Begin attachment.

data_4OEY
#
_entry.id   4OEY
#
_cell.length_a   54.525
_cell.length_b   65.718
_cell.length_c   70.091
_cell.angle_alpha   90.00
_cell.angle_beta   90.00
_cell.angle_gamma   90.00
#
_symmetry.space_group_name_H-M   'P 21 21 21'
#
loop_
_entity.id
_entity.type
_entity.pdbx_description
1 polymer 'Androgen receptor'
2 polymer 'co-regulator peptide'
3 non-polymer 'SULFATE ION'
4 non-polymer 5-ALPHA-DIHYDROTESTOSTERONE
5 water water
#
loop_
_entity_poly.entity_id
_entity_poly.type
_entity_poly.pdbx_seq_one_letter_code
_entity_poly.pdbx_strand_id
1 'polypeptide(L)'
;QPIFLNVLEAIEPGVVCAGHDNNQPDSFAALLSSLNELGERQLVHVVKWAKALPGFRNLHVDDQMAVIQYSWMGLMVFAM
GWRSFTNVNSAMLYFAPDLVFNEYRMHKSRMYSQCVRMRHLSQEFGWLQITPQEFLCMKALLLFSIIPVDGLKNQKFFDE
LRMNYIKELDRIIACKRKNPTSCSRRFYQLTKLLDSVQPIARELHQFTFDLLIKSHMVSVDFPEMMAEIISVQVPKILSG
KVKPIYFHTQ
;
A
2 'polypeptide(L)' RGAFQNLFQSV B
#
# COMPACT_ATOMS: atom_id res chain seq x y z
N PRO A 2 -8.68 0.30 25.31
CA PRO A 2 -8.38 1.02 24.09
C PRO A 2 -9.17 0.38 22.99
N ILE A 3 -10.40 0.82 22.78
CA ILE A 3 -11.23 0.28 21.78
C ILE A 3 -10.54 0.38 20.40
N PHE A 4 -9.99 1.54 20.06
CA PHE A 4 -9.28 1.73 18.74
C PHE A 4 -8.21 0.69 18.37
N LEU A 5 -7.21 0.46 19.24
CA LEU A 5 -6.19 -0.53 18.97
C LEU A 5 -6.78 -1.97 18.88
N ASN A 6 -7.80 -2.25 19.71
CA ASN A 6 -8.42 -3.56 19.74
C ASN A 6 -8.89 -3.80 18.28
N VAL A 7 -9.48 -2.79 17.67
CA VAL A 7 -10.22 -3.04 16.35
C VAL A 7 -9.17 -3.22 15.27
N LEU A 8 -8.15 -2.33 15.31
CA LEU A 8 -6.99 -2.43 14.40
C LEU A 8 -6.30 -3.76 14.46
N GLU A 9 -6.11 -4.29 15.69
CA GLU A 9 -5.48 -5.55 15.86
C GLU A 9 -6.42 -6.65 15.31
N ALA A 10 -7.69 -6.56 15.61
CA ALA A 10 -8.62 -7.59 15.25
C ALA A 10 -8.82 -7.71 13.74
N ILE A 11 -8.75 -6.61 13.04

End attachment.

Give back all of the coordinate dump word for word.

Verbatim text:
data_4OEY
#
_entry.id   4OEY
#
_cell.length_a   54.525
_cell.length_b   65.718
_cell.length_c   70.091
_cell.angle_alpha   90.00
_cell.angle_beta   90.00
_cell.angle_gamma   90.00
#
_symmetry.space_group_name_H-M   'P 21 21 21'
#
loop_
_entity.id
_entity.type
_entity.pdbx_description
1 polymer 'Androgen receptor'
2 polymer 'co-regulator peptide'
3 non-polymer 'SULFATE ION'
4 non-polymer 5-ALPHA-DIHYDROTESTOSTERONE
5 water water
#
loop_
_entity_poly.entity_id
_entity_poly.type
_entity_poly.pdbx_seq_one_letter_code
_entity_poly.pdbx_strand_id
1 'polypeptide(L)'
;QPIFLNVLEAIEPGVVCAGHDNNQPDSFAALLSSLNELGERQLVHVVKWAKALPGFRNLHVDDQMAVIQYSWMGLMVFAM
GWRSFTNVNSAMLYFAPDLVFNEYRMHKSRMYSQCVRMRHLSQEFGWLQITPQEFLCMKALLLFSIIPVDGLKNQKFFDE
LRMNYIKELDRIIACKRKNPTSCSRRFYQLTKLLDSVQPIARELHQFTFDLLIKSHMVSVDFPEMMAEIISVQVPKILSG
KVKPIYFHTQ
;
A
2 'polypeptide(L)' RGAFQNLFQSV B
#
# COMPACT_ATOMS: atom_id res chain seq x y z
N PRO A 2 -8.68 0.30 25.31
CA PRO A 2 -8.38 1.02 24.09
C PRO A 2 -9.17 0.38 22.99
N ILE A 3 -10.40 0.82 22.78
CA ILE A 3 -11.23 0.28 21.78
C ILE A 3 -10.54 0.38 20.40
N PHE A 4 -9.99 1.54 20.06
CA PHE A 4 -9.28 1.73 18.74
C PHE A 4 -8.21 0.69 18.37
N LEU A 5 -7.21 0.46 19.24
CA LEU A 5 -6.19 -0.53 18.97
C LEU A 5 -6.78 -1.97 18.88
N ASN A 6 -7.80 -2.25 19.71
CA ASN A 6 -8.42 -3.56 19.74
C ASN A 6 -8.89 -3.80 18.28
N VAL A 7 -9.48 -2.79 17.67
CA VAL A 7 -10.22 -3.04 16.35
C VAL A 7 -9.17 -3.22 15.27
N LEU A 8 -8.15 -2.33 15.31
CA LEU A 8 -6.99 -2.43 14.40
C LEU A 8 -6.30 -3.76 14.46
N GLU A 9 -6.11 -4.29 15.69
CA GLU A 9 -5.48 -5.55 15.86
C GLU A 9 -6.42 -6.65 15.31
N ALA A 10 -7.69 -6.56 15.61
CA ALA A 10 -8.62 -7.59 15.25
C ALA A 10 -8.82 -7.71 13.74
N ILE A 11 -8.75 -6.61 13.04